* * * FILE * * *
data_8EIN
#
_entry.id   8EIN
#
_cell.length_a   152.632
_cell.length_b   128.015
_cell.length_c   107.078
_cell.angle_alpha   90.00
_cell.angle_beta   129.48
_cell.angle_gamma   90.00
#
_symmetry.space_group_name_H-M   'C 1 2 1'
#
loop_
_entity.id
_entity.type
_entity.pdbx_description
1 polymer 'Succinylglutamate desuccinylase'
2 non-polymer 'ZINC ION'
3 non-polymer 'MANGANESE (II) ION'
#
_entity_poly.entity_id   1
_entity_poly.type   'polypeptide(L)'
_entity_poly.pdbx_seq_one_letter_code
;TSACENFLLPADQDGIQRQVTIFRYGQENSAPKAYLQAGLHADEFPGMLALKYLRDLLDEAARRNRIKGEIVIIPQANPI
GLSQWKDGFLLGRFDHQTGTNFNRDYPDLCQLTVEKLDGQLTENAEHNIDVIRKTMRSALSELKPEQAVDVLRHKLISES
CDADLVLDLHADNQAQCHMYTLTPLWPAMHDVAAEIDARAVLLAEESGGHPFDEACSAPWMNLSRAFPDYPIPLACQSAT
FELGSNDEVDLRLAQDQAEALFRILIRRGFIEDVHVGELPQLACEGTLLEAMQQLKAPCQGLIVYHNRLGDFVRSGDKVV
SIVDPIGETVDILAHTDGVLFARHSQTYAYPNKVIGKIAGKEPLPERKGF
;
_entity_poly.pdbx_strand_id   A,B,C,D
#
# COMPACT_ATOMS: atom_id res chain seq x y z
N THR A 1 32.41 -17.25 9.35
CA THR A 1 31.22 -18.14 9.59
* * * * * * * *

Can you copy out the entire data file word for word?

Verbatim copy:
data_8EIN
#
_entry.id   8EIN
#
_cell.length_a   152.632
_cell.length_b   128.015
_cell.length_c   107.078
_cell.angle_alpha   90.00
_cell.angle_beta   129.48
_cell.angle_gamma   90.00
#
_symmetry.space_group_name_H-M   'C 1 2 1'
#
loop_
_entity.id
_entity.type
_entity.pdbx_description
1 polymer 'Succinylglutamate desuccinylase'
2 non-polymer 'ZINC ION'
3 non-polymer 'MANGANESE (II) ION'
#
_entity_poly.entity_id   1
_entity_poly.type   'polypeptide(L)'
_entity_poly.pdbx_seq_one_letter_code
;TSACENFLLPADQDGIQRQVTIFRYGQENSAPKAYLQAGLHADEFPGMLALKYLRDLLDEAARRNRIKGEIVIIPQANPI
GLSQWKDGFLLGRFDHQTGTNFNRDYPDLCQLTVEKLDGQLTENAEHNIDVIRKTMRSALSELKPEQAVDVLRHKLISES
CDADLVLDLHADNQAQCHMYTLTPLWPAMHDVAAEIDARAVLLAEESGGHPFDEACSAPWMNLSRAFPDYPIPLACQSAT
FELGSNDEVDLRLAQDQAEALFRILIRRGFIEDVHVGELPQLACEGTLLEAMQQLKAPCQGLIVYHNRLGDFVRSGDKVV
SIVDPIGETVDILAHTDGVLFARHSQTYAYPNKVIGKIAGKEPLPERKGF
;
_entity_poly.pdbx_strand_id   A,B,C,D
#
# COMPACT_ATOMS: atom_id res chain seq x y z
N THR A 1 32.41 -17.25 9.35
CA THR A 1 31.22 -18.14 9.59